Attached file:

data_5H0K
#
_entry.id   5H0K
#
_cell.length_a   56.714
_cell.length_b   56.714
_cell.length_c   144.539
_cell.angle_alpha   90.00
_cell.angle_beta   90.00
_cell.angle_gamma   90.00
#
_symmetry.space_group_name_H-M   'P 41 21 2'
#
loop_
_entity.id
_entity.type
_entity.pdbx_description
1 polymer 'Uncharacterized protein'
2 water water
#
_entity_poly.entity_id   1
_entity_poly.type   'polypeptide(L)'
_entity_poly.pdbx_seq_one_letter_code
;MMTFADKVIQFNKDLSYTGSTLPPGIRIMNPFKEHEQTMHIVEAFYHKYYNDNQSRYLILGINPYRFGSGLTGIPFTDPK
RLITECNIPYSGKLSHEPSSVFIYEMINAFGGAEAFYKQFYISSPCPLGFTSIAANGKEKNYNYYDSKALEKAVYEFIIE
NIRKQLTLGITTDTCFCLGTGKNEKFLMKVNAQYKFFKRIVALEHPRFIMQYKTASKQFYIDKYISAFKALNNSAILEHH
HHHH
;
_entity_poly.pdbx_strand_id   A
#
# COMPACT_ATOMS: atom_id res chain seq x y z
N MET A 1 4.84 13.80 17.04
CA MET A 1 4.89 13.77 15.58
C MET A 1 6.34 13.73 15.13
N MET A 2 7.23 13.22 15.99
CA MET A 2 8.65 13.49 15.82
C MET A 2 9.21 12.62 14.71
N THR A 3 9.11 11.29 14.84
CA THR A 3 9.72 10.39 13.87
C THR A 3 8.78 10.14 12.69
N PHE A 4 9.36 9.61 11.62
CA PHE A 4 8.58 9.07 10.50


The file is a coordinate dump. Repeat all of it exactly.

data_5H0K
#
_entry.id   5H0K
#
_cell.length_a   56.714
_cell.length_b   56.714
_cell.length_c   144.539
_cell.angle_alpha   90.00
_cell.angle_beta   90.00
_cell.angle_gamma   90.00
#
_symmetry.space_group_name_H-M   'P 41 21 2'
#
loop_
_entity.id
_entity.type
_entity.pdbx_description
1 polymer 'Uncharacterized protein'
2 water water
#
_entity_poly.entity_id   1
_entity_poly.type   'polypeptide(L)'
_entity_poly.pdbx_seq_one_letter_code
;MMTFADKVIQFNKDLSYTGSTLPPGIRIMNPFKEHEQTMHIVEAFYHKYYNDNQSRYLILGINPYRFGSGLTGIPFTDPK
RLITECNIPYSGKLSHEPSSVFIYEMINAFGGAEAFYKQFYISSPCPLGFTSIAANGKEKNYNYYDSKALEKAVYEFIIE
NIRKQLTLGITTDTCFCLGTGKNEKFLMKVNAQYKFFKRIVALEHPRFIMQYKTASKQFYIDKYISAFKALNNSAILEHH
HHHH
;
_entity_poly.pdbx_strand_id   A
#
# COMPACT_ATOMS: atom_id res chain seq x y z
N MET A 1 4.84 13.80 17.04
CA MET A 1 4.89 13.77 15.58
C MET A 1 6.34 13.73 15.13
N MET A 2 7.23 13.22 15.99
CA MET A 2 8.65 13.49 15.82
C MET A 2 9.21 12.62 14.71
N THR A 3 9.11 11.29 14.84
CA THR A 3 9.72 10.39 13.87
C THR A 3 8.78 10.14 12.69
N PHE A 4 9.36 9.61 11.62
CA PHE A 4 8.58 9.07 10.50